CHICAGO – If you’ve ever wondered what the difference is between a director and a producer, let “47 Ronin” explain how the hierarchy of creativity hinders the evolution of even the most straightforward-sounding pitches. “47 Ronin” is the type of samurai movie set in Japan that features native actors speaking only English, while Keanu Reeves stars as an outsider clearly plunked into the picture for stateside star power.
2009 Mid-Season TV Preview: ‘Lost,’ ‘Damages,’ ‘Nip/Tuck,’ ‘24,’ More
CHICAGO – Be honest, TV fans. Fall 2008 was lackluster at best. The TV season really starts now.
With the strike delaying production on established series and the development of new ones, many more programs are returning or premiering in Jan. 2009 than the average mid-season. It couldn’t have come at a more important time for the medium, too.
To be blunt, the first 31 days of 2009 could be one of the most important months in the history of television. It comes down to this - If established hits like “24,” “Damages,” “Nip/Tuck,” “Monk,” “American Idol,” “Battlestar Galactica,” “Lost,” and “The Closer” don’t meet expectations and if a new show like “United States of Tara,” “The Beast,” “Lie To Me,” or “Trust Me” can’t take off and become an established hit, television is likely to change forever.
Sound like an exaggeration? Consider this - NBC gave up on an hour of original, scripted programming every single night. They’re so disappointed in their slate of 10 pm dramas, including failures like “My Own Worst Enemy,” that they’re handing over an hour of TV every night to talk show host Jay Leno. It’s one of the most amazing programming decisions of the last few years and proof that original television on the big networks is changing for good. Does anyone think we’re that far off from all reality and talk on the major networks with original programming relegated to pay cable, basic cable, and the internet? I don’t.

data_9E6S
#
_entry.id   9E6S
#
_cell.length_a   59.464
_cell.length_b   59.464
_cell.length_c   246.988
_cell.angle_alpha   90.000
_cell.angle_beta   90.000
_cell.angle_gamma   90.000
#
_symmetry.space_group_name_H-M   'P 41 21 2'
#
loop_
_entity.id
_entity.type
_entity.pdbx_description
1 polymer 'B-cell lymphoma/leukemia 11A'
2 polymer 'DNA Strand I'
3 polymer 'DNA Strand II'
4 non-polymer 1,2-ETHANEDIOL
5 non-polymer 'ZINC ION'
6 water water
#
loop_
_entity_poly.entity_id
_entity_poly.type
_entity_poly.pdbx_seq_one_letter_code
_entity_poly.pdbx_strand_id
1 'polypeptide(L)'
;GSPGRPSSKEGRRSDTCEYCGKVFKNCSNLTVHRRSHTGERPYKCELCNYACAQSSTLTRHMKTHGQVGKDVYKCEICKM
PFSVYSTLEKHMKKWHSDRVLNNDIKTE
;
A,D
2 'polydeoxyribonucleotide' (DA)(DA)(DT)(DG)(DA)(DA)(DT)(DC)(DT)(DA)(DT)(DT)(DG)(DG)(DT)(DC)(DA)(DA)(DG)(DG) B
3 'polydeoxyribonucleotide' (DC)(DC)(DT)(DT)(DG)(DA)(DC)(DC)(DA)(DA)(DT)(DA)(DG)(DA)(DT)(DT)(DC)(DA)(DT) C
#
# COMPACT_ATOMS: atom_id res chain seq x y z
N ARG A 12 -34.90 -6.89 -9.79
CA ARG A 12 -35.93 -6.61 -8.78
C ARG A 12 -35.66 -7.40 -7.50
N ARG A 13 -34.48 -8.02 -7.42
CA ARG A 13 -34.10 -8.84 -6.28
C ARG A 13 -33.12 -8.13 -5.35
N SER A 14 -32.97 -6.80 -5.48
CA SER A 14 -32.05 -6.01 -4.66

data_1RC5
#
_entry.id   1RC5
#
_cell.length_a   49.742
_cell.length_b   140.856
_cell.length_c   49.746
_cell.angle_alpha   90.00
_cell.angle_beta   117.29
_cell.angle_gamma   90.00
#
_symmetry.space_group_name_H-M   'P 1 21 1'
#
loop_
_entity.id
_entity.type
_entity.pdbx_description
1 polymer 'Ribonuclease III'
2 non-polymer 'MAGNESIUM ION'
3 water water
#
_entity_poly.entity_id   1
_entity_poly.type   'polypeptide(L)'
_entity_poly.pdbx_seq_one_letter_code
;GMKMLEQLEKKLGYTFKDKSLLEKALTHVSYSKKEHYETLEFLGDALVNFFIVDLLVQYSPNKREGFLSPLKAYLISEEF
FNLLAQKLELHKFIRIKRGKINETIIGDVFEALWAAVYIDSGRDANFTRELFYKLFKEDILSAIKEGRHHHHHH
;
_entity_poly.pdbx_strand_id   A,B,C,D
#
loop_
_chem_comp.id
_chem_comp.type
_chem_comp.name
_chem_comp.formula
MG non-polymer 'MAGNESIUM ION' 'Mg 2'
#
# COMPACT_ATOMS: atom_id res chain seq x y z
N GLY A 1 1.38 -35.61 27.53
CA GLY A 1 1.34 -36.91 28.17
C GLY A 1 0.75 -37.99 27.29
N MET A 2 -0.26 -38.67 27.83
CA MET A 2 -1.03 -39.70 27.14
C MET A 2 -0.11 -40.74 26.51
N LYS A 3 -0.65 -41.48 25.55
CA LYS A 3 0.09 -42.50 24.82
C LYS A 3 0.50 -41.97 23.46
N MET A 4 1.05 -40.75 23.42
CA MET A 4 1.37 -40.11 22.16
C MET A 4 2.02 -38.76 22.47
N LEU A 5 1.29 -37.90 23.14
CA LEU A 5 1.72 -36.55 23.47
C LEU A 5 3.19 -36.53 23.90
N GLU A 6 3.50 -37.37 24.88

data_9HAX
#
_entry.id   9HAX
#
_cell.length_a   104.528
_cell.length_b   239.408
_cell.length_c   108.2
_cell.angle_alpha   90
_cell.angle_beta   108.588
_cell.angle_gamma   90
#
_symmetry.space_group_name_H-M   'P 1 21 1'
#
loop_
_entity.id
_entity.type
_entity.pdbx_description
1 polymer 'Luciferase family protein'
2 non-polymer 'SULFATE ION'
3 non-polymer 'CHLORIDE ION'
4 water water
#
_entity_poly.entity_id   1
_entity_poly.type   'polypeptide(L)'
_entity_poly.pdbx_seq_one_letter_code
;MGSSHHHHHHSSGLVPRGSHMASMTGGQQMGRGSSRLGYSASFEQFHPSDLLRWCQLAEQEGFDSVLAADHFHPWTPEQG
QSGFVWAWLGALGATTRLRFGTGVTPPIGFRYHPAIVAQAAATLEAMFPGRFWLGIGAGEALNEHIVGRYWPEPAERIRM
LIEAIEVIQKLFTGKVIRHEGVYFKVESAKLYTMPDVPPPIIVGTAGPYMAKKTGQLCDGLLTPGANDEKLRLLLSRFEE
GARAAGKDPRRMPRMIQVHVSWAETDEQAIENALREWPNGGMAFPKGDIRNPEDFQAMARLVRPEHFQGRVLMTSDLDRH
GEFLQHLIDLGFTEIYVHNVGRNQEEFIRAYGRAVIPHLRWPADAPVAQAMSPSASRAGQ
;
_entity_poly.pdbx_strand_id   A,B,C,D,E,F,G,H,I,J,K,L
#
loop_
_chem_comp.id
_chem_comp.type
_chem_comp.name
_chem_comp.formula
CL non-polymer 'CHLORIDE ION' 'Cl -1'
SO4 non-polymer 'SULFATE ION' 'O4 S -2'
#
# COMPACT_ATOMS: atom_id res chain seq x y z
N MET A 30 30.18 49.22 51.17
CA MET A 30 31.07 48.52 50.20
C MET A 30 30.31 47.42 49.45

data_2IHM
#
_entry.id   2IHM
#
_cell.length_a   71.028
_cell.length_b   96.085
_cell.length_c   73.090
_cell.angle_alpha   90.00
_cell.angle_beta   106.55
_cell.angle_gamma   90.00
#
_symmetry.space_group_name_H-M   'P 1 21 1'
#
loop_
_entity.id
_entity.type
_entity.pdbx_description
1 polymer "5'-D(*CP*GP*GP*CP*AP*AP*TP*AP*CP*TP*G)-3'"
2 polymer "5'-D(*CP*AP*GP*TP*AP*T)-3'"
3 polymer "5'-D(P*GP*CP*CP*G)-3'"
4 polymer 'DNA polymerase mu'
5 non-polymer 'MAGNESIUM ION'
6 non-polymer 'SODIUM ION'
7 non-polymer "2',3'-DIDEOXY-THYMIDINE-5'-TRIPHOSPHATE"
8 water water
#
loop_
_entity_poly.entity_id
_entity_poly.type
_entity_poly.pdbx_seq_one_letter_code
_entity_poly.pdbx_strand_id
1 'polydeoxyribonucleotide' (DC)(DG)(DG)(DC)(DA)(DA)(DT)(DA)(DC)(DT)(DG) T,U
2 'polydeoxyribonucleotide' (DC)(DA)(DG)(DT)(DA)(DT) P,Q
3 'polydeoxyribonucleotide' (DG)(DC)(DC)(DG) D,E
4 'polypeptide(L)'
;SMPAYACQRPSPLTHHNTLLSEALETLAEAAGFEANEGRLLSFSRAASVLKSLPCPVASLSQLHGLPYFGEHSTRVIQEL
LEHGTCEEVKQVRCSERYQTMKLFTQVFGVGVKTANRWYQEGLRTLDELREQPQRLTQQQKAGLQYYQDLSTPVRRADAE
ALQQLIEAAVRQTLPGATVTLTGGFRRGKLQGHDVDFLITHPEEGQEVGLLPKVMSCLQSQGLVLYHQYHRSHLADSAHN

And the Leno story is only one of the biggest headlines of a season that has seen far more failures than successes. Shows that took off the post-strike period, including “Pushing Daisies” and “Dirty Sexy Money,” saw ratings decline every week before their cancellations. It feels like people left during the strike and simply never came back.
New hits? There aren’t any outside of CBS, the only network that has anything to be happy about this year with the massive success of “The Mentalist” and the continued growth of “The Big Bang Theory” and “How I Met Your Mother”. More than ever, the buzz in 2008 went from the big networks to the cable box with HBO launching new hits, Showtime developing their own, and even AMC developing a reputation for quality.
We’ll get into what worked and what didn’t in our TV year in review next week at HollywoodChicago.com, but let’s look ahead before we look back. Is it too late for the broadcast networks to save this sinking ship? Are NBC, Fox, and ABC done? Will there be another “Mad Men” in the bunch of shows premiering this month? Can a series actually improve on last year’s ratings for once? Let’s hope so.
Stay tuned to HollywoodChicago.com for reviews and coverage of all the upcoming series and mark your calendar with the highlights of the coming month on the following page, in chronological order.